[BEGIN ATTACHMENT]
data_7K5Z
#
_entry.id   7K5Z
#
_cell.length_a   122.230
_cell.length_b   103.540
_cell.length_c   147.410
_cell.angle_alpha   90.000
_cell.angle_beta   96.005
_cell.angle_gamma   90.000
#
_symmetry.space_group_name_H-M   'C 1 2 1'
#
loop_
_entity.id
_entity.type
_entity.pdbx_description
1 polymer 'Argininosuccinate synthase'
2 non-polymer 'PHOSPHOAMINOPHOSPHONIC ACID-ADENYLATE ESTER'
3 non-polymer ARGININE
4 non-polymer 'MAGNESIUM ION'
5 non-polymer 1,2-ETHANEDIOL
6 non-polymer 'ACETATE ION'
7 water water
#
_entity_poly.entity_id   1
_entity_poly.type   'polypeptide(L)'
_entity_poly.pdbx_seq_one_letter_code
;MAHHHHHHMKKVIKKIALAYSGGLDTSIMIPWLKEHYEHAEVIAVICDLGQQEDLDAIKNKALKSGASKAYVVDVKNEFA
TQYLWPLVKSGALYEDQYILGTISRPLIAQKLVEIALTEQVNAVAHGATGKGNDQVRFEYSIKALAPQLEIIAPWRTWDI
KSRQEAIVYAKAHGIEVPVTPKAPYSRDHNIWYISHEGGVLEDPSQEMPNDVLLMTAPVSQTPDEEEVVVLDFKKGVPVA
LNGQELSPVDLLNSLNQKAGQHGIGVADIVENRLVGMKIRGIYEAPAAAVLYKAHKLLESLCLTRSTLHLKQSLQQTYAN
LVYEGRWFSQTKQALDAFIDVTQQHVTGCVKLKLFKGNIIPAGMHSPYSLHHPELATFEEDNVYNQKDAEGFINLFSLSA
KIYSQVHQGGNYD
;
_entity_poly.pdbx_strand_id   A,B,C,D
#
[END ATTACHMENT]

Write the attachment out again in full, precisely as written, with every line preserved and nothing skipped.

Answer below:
data_7K5Z
#
_entry.id   7K5Z
#
_cell.length_a   122.230
_cell.length_b   103.540
_cell.length_c   147.410
_cell.angle_alpha   90.000
_cell.angle_beta   96.005
_cell.angle_gamma   90.000
#
_symmetry.space_group_name_H-M   'C 1 2 1'
#
loop_
_entity.id
_entity.type
_entity.pdbx_description
1 polymer 'Argininosuccinate synthase'
2 non-polymer 'PHOSPHOAMINOPHOSPHONIC ACID-ADENYLATE ESTER'
3 non-polymer ARGININE
4 non-polymer 'MAGNESIUM ION'
5 non-polymer 1,2-ETHANEDIOL
6 non-polymer 'ACETATE ION'
7 water water
#
_entity_poly.entity_id   1
_entity_poly.type   'polypeptide(L)'
_entity_poly.pdbx_seq_one_letter_code
;MAHHHHHHMKKVIKKIALAYSGGLDTSIMIPWLKEHYEHAEVIAVICDLGQQEDLDAIKNKALKSGASKAYVVDVKNEFA
TQYLWPLVKSGALYEDQYILGTISRPLIAQKLVEIALTEQVNAVAHGATGKGNDQVRFEYSIKALAPQLEIIAPWRTWDI
KSRQEAIVYAKAHGIEVPVTPKAPYSRDHNIWYISHEGGVLEDPSQEMPNDVLLMTAPVSQTPDEEEVVVLDFKKGVPVA
LNGQELSPVDLLNSLNQKAGQHGIGVADIVENRLVGMKIRGIYEAPAAAVLYKAHKLLESLCLTRSTLHLKQSLQQTYAN
LVYEGRWFSQTKQALDAFIDVTQQHVTGCVKLKLFKGNIIPAGMHSPYSLHHPELATFEEDNVYNQKDAEGFINLFSLSA
KIYSQVHQGGNYD
;
_entity_poly.pdbx_strand_id   A,B,C,D
#